CAMEROTA: Okay, on an entirely different note, now to this, the song "Rainbowland" by Dolly Parton and Miley Cyrus sounds warm and fuzzy.
CAMEROTA: But you know you can't trust those rainbows.
CAMEROTA: That's why Wisconsin elementary schools removing it from a concert for first graders. Confused? We'll explain, next.
CAMEROTA: I could listen to Dolly Parton all day long. That was part of Miley Cyrus and Dolly Parton's debut. Well, sorry, duet, "Rainbowland." First graders in Waukesha, Wisconsin were planning to sing it at their spring concert but it was banned. Why? Well, a statement from the school district says, quote, "They determined the song could be deemed controversial in accordance with the policy," end quote.
Our panel is back with me. Can we all just agree that when you're banning Dolly Parton, you've truly lost your way.
BERMAN: That's why we can't have nice things.
CAMEROTA: Honestly, Ana what are we to make of the fact that they couldn't sing about "Rainbowland" because here, let me tell you the really racy controversial lyrics. "Wouldn't it be nice to live in paradise where we're free to be exactly who we are, uh-oh, let's all dig down deep inside, brush the judgment and fear aside, make wrong things right and end the fight."
NAVARRO: Listen, what can I tell you? I mean, this is not rocket science. Rainbows are a symbol of LGBTQ and this is an insane extension of the homophobia and all of the banning of everything LGBTQ going on in my state of Florida where people have lost their mind and taking fire everywhere else.
If they're going to ban rainbows, they're going to have to take it up with God and Mother Nature. I don't know what they're going to do. I mean, if you're coming after Dolly Parton, Dolly Parton is the patron saint of puppies and butterflies.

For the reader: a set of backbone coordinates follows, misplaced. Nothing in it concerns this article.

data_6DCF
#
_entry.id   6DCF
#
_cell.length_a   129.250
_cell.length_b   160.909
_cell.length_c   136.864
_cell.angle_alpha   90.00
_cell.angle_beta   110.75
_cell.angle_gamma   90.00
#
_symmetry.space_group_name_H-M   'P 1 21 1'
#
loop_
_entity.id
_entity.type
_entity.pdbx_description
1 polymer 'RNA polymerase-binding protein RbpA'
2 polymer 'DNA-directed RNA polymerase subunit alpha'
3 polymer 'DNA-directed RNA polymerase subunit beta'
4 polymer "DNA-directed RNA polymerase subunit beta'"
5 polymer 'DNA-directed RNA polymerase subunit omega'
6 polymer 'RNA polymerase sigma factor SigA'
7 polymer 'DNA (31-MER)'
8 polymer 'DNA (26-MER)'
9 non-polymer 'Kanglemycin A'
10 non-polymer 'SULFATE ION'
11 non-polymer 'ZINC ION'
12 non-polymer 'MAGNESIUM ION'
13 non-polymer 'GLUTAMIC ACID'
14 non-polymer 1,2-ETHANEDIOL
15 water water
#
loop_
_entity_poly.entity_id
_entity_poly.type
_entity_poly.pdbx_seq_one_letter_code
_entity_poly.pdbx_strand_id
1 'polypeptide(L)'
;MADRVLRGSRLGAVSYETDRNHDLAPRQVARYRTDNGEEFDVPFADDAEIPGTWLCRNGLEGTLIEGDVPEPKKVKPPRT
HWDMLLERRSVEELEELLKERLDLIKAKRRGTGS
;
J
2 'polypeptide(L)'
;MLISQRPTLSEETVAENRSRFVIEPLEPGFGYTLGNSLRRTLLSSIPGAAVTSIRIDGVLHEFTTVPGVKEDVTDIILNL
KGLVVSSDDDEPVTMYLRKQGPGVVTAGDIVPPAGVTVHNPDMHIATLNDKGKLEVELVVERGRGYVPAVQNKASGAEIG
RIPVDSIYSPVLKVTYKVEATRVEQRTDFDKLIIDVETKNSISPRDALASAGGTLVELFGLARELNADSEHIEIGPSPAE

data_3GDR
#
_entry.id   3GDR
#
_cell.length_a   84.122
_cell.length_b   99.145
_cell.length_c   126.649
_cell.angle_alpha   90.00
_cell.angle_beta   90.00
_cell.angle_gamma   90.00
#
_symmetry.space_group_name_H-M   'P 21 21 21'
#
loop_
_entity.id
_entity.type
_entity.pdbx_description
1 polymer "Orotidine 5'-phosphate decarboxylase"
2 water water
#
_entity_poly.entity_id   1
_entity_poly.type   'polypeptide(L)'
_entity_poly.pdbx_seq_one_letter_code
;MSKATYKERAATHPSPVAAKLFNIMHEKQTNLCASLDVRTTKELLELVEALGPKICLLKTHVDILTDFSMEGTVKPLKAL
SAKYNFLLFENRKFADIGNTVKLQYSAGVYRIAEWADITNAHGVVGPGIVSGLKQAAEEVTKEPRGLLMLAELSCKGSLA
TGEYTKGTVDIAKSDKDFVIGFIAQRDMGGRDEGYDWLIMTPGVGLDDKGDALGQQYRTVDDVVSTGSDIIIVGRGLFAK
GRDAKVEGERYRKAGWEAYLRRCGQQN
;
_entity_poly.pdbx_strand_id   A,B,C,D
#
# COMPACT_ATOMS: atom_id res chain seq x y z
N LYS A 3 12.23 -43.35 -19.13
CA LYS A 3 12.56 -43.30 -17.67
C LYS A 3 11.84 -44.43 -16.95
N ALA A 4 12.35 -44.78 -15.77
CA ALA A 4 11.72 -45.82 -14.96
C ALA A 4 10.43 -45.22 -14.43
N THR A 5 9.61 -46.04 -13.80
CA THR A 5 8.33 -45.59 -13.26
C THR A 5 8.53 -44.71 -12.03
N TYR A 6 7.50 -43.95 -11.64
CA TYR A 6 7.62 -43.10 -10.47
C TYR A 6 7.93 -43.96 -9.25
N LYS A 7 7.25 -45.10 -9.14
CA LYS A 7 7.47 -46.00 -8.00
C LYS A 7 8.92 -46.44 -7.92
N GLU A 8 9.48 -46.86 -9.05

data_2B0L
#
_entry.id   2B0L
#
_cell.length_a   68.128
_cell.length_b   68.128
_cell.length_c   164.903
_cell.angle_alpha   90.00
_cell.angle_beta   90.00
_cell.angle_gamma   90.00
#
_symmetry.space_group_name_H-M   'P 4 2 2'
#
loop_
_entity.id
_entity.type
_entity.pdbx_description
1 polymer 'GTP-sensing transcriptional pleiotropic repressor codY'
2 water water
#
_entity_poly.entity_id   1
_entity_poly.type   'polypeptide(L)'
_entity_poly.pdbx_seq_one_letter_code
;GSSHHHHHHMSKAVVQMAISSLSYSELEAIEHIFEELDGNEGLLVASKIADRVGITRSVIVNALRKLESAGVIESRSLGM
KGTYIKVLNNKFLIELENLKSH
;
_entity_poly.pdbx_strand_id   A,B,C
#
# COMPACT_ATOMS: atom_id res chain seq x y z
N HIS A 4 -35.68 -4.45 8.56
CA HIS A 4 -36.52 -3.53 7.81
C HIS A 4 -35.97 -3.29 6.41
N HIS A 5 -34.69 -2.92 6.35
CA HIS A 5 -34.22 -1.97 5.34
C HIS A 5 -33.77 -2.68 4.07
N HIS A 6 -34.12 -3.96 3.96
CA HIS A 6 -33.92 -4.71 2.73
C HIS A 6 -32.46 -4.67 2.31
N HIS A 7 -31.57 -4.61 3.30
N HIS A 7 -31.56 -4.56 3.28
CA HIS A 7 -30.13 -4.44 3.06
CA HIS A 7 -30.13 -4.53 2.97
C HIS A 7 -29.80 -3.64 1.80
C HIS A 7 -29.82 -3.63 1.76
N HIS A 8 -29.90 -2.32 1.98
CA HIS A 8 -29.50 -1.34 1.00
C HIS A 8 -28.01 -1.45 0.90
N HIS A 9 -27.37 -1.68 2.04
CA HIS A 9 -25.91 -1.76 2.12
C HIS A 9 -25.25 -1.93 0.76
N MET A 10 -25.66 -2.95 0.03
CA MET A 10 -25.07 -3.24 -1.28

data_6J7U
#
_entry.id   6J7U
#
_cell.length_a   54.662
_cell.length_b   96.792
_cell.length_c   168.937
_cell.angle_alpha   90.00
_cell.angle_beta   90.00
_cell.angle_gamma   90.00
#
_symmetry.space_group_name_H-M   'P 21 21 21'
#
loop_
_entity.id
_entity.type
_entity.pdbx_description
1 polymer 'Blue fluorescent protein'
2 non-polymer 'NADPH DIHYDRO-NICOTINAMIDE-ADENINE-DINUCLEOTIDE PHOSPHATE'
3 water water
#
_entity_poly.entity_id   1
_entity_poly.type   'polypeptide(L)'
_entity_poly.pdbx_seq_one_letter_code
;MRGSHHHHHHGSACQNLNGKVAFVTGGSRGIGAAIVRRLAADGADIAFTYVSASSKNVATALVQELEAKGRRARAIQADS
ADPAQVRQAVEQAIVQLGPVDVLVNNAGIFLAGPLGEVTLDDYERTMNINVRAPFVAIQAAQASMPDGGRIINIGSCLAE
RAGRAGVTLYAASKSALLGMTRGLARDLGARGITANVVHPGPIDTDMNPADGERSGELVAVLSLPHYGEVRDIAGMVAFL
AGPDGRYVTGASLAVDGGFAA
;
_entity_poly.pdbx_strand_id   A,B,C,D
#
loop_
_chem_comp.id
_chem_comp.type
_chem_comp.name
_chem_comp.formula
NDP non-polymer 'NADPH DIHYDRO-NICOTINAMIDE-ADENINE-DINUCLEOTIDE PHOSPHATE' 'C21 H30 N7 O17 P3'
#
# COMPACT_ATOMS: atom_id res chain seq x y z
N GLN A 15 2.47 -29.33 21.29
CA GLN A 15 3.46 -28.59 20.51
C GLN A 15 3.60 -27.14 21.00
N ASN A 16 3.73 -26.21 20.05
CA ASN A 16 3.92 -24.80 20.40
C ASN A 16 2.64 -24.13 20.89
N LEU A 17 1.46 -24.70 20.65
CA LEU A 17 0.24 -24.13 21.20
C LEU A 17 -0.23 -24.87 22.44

NAVARRO: What is wrong with these people? The homophobia has completely affected their brain activity.
CAMEROTA: Dolly Parton is a national treasure. I think we all agree. Do we all agree on that? Joe, can you agree with that? Finally. We have agreement at this table. People can come together about Dolly Parton. Here's what -- not only is Dolly Parton --
NAVARRO: (Inaudible) developed gun policy. CAMEROTA: We should. Not only is she the patron saint of puppies as
you said, but she also has Dolly Parton's Imagination Library, is a book gifting program that mails free, high-quality books to children from the age of birth to five no matter their family's income. They have mailed two million books each month globally.
BERMAN: Poison. Spreading poison. Sorry.
GRANDERSON: It is this belief still that sexual orientation and gender identity are learned behaviors. That you can be nurtured or talked or exposed --
CAMEROTA: You can catch it.
GRANDERSON: You can catch it. And it's like there's no science to back this up and yet we have all those policies that's actually being rooted in this nonsense.
NAVARRO: The amazing moral authority that is the former state legislator in Florida who was the sponsor of what was dubbed the don't say gay bill just pled guilty for fraud for stealing COVID funds. That was the moral compass that the Florida legislature was counting on in banning all of this stuff.